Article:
By Mamonov Roman
At the end of the latest EU summit in Brussels Friday, the British Prime Minister David Cameron defied French and German accusations of national egoism and vetoed amendments to the Treaty of Lisbon which would compel the EU members to observe stricter fiscal discipline. Now he is facing political difficulties at home and is to appear in Parliament Monday night for an attempt to resolve them.
Mr Cameron’s Conservative Party governs in coalition with the Liberal Democrats, led by Deputy Prime Minister Nick Clegg:
“I am bitterly disappointed by the outcome of last week’s summit, precisely because I think there is now a real danger that over time the United Kingdom will be isolated and marginalized within the European Union. I don’t think that is good for jobs, in the city or elsewhere, I don’t think it is good for growth, I don’t think it is good for families up and down the country, and that is why, as a Liberal Democrat in this coalition government, I will now do everything I can to make sure that this setback doesn’t become a permanent divide.”
Despite his criticism, Mr Clegg is adamant that his party’s coalition with the Conservatives must hold. British analyst Dr Ian Dale explains why:
“I think the Liberal Democrats are in a very difficult position now. A lots of them don’t really want to be in a coalition…”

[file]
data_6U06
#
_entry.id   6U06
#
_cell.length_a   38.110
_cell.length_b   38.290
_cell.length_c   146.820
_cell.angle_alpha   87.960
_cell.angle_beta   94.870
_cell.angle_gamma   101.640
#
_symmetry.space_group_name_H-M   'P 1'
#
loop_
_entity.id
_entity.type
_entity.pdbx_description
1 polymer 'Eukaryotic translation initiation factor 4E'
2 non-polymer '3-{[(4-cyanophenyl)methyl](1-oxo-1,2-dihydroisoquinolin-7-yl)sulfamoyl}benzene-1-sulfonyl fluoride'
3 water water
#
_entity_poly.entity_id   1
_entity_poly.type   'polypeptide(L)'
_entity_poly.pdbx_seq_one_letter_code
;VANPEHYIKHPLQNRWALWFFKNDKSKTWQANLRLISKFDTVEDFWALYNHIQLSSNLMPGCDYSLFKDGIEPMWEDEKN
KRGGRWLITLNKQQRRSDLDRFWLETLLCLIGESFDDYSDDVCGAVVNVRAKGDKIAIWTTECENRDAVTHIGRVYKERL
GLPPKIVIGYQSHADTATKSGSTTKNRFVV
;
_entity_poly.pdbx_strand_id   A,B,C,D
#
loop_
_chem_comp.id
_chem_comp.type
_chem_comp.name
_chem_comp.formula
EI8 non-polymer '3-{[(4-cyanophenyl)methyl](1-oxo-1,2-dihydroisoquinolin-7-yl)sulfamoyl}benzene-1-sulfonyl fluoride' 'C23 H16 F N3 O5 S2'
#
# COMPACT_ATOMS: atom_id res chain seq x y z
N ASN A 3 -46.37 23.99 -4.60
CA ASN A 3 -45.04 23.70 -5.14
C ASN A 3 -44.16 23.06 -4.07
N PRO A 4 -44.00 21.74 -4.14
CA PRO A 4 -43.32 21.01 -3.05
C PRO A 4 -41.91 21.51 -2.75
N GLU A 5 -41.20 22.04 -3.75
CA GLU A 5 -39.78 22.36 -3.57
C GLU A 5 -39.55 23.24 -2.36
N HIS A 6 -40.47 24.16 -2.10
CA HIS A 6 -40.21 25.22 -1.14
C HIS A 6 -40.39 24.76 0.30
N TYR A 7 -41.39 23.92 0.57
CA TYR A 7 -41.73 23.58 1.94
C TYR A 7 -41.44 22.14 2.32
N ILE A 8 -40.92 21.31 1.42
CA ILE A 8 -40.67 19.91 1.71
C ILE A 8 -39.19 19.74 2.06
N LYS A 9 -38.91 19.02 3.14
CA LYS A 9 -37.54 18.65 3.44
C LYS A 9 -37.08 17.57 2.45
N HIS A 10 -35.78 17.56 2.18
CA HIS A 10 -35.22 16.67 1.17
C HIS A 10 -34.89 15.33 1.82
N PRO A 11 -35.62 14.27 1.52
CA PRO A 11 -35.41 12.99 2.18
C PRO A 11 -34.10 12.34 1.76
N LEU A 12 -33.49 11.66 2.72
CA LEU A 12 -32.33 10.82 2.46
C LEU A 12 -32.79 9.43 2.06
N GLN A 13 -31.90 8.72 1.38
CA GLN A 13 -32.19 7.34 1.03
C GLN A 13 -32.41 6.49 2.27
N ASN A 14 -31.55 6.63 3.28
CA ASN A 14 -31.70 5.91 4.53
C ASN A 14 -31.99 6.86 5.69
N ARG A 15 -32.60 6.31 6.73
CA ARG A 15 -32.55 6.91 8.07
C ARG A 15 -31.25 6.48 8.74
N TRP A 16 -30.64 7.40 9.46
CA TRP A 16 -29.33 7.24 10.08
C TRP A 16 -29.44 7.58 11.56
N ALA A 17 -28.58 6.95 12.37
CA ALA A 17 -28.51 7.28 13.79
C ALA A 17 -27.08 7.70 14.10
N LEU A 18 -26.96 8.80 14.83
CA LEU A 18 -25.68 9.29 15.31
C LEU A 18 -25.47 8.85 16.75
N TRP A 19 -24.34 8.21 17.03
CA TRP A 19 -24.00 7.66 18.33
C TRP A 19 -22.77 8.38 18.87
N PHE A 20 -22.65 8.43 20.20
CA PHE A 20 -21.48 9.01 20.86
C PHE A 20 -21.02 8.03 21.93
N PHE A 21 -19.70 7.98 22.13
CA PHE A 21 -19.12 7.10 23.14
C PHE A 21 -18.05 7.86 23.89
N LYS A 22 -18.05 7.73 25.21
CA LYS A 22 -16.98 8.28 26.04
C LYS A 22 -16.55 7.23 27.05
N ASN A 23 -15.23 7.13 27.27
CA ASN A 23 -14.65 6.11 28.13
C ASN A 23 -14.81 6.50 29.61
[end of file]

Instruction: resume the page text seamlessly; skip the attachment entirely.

Accordingly, the Liberal Democrats would simply be blown out of government if their disagreements with the Conservatives resulted in mid-term elections.
In his EU stance, Nick Clegg has already received the support of the Labour leader Ed Miliband. Prime Minister Cameron, however, has so far failed to muster up sufficient support on his side of the political spectrum. Many Conservatives say he should have been even more tough in his opposition to EU budgetary integration.
Chief analyst for Russia’s Nord Capital investment group Maxim Zaitsev does not expect anything good from Britain’s tug-of-war over Europe.
“Indeed, the UK has successfully defended its fiscal sovereignty. This sovereignty, however, appears to be of little help in putting the British economy back into shape. In economic performance terms, the country is on a par with the Eurozone and markedly worse than Germany or France. With the UK an odd man out, a two-speed Europe is likely to emerge, with the Eurozone recovering, and Britain, limping behind.”